My friend, Ethel who teach at one of the universities suggested that we take a weekend trip to Jeddah before she returns to the U.S. She had not traveled outside of Riyadh since she had began working in the Kingdom and heard from other instructors that Jeddah a nice relaxing place to visit as well as take advantage of immersing her feet in the infamous body of water; the Red Sea. It had almost been three years since I first visited Jeddah. I really enjoyed my time there, so a return trip was a good idea!
Jeddah is only an hour and 30 minutes by air. While we waited for our flight, just like before, we saw quite a few men, some with their families clad in towels that are wrapped around their waist and one draped around their shoulders. Jeddah is the principal gateway to Mecca so they would be flying there to begin their journey to Mecca where they take their pilgrimages.
The turbulent descent and view of sand dunes reminded me that we would be landing in Jeddah shortly. We were welcomed by the afternoon humidity and an atmosphere that was a lot more relaxed than Riyadh. It is still required for women to wear the abaya but Jeddah is far more diverse and cosmopolitan than Riyadh. We decided we would just relax the first day, grab a meal and start our exploration in the morning.
The next day, after securing transportation and grabbing a quick breakfast, we had a list of points of interest that we expressed to the driver that we would like to visit. The first stop would be the Floating Mosque located on Corniche Road. It is called the floating mosque because it sits right on the Red Sea. The pillars give the impression that the mosque is floating! The mosque was closed but that was fine. Along with the mosque’s magnificence and the historical significance of being at the Red Sea, the experience was surreal!
There was a group of woman who where coming from a tour bus. They immediately tied their skirts around their legs and put their feet in the Red Sea. Several splashed their faces in the body of water. I tried to communicate with them but they did not speak English. With several attempts to understand what we were saying to one another, I finally was able to get out of them that they were from Turkey! The two men with them wanted to take group photos. We exchanged email addresses in order to send the photos later. When I emailed my group photos, I received an email within minutes that said, “American Muslim, brothers and sisters, we are very happy to see the Red Sea with greetings and prayers”. So, they thought me and my girlfriend were Muslims!
Next stop on our list was the Makkah Gate known also as the Quran Gate. It is located on Makkah Mukkarran Road in the heart of Jeddah. This gate represented back in the day one of the main entrances for Hajj pilgrims.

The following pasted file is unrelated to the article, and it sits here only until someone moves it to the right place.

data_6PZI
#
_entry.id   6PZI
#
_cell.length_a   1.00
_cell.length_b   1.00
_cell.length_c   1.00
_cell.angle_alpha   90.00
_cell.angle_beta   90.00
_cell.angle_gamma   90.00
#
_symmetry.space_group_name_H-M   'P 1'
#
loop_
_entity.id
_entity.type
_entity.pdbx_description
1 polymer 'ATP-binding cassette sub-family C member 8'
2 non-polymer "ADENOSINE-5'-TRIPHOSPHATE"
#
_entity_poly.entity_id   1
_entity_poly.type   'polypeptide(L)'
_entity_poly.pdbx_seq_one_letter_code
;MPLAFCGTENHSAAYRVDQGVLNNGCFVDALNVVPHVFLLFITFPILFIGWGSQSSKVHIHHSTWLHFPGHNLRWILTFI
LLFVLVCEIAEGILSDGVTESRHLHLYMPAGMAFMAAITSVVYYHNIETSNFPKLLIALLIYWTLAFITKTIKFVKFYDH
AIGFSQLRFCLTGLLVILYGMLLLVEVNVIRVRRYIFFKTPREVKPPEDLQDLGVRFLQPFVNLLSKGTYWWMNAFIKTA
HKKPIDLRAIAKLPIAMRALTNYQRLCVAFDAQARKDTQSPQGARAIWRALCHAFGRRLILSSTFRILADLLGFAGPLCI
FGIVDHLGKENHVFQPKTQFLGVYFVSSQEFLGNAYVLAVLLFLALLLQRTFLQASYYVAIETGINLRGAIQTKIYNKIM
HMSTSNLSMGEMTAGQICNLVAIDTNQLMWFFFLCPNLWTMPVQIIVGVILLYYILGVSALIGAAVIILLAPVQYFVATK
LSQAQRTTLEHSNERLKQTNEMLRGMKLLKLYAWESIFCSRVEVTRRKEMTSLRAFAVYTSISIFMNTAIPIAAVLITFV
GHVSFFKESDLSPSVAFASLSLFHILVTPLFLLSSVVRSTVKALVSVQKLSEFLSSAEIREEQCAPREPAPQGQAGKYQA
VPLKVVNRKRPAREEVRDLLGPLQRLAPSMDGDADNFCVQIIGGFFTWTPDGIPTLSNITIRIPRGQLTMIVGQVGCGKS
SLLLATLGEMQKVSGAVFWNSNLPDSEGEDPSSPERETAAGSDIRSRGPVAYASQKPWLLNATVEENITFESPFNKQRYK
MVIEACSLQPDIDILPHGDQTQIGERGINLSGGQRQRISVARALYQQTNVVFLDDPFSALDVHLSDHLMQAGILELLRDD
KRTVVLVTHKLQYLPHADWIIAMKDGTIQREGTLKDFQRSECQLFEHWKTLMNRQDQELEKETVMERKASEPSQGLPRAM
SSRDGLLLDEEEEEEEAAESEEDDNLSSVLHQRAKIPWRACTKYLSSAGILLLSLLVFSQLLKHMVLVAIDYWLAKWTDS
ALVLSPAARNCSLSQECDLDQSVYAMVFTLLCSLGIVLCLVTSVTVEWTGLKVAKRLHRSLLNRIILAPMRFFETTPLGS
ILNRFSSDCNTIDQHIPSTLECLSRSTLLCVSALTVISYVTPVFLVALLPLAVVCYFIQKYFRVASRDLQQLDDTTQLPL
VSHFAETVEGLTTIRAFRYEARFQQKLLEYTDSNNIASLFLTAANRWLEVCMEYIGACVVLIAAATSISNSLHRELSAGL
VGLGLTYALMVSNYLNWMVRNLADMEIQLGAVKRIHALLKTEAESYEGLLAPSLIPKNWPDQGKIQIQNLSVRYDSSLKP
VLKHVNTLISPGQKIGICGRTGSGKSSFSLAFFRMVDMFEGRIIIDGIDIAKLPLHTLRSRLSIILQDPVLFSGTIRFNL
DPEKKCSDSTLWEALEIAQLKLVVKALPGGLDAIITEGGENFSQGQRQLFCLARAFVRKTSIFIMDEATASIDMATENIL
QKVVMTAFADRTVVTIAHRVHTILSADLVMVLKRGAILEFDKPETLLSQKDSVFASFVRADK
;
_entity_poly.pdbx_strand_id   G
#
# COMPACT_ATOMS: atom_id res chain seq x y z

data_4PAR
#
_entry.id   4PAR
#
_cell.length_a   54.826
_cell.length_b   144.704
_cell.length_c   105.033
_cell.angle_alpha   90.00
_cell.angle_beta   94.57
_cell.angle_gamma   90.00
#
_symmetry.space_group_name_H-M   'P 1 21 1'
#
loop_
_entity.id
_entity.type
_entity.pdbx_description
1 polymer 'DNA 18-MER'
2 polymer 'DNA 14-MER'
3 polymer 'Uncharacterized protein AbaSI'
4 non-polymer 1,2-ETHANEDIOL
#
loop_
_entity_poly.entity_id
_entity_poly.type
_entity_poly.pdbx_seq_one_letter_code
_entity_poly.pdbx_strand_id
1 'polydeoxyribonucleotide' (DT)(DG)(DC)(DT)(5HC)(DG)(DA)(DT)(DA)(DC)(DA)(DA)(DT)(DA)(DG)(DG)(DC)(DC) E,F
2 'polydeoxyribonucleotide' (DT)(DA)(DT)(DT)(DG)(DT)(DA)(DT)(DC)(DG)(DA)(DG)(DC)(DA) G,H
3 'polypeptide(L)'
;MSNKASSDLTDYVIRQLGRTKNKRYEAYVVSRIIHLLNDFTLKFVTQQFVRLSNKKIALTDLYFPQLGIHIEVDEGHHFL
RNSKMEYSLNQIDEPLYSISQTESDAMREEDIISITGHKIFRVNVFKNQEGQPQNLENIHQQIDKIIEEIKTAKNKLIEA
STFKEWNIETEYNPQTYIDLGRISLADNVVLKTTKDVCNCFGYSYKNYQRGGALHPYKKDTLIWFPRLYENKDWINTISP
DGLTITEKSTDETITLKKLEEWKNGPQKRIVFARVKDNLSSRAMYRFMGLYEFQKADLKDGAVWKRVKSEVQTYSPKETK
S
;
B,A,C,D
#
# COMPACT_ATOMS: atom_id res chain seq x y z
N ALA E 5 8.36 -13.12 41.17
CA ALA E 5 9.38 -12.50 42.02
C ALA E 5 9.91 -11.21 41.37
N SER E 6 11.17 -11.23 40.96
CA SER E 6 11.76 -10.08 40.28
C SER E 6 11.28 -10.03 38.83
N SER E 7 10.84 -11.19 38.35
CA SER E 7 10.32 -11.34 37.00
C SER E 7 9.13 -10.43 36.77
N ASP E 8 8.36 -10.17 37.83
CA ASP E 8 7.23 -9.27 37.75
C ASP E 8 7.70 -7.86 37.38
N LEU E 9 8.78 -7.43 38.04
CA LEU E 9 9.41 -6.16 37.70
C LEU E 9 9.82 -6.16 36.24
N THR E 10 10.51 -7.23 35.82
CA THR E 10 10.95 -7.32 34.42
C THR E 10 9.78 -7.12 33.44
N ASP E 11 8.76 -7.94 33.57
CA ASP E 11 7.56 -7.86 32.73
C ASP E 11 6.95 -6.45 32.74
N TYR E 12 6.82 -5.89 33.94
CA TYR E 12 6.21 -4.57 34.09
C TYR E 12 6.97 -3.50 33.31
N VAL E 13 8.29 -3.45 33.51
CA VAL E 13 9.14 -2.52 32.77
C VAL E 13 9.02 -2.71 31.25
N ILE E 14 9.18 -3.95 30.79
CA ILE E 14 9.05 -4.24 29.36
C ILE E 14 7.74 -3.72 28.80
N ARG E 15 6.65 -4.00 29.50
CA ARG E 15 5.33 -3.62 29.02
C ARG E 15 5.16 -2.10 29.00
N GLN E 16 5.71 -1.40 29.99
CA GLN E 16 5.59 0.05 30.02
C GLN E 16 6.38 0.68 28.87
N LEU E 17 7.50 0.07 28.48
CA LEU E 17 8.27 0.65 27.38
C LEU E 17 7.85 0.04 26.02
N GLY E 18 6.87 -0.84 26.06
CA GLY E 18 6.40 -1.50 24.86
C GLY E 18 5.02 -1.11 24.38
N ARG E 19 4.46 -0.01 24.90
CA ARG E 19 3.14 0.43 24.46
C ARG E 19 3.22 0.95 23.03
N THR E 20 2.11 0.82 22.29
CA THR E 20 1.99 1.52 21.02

After viewing those two magnificent sights, we hungry and decided to go get a bite to eat. On our way, I spotted a Harley Davidson store. You know I had to not only check out the bikes but also purchase a T-shirt that had “Jeddah, Saudi Arabia” on it. Mission accomplished….off to find something to eat!
The driver suggested a place called Salmontino Le Resto. Salmontino is French-Lebanese and specializes in all sorts of salmon dishes. His choice turned out to be a fantastic one! The restaurant is on the Corniche strip right across from the Red Sea. The ambience is one of fine dining, chic with jazz playing in the background. Once seated, we were greeted with a basket of fresh bread and salmon spread. As my appetizer, I ordered the Calamari and Shrimp Caesar. Both dishes were very delectable! The produce was fresh and crisp and the shrimp grilled to perfection! For my main course, I tried the Grilled Salmon Pavé served with wild rice and herb sauce. Absolutely, scrumptious! The ambiance and service is well worth every Riyal! Owners, Joe Bassili and Hussni Ajlani, your restaurant ....worth the trip from Riyadh!
To wrap up a wonderful day in Jeddah, what better sight to go check out than the King Fahd´s Fountain located on,.. you guess,… the Corniche. The water jet is 1,024 feet and is the highest in the world! The salt-water fountain was donated by the late King Fahd bin Abdul Aziz to the City of Jeddah. Not only is the fountain spectacular to watch, it is a great place to enjoy a picnic dinner as the sun sets or to just get out and get some fresh air while taking a scroll along the Corniche.
Jeddah. A wonderful place to escape for a revitalizing retreat.
Until next time,….
Alhamdulillah! (Praise to Allah!)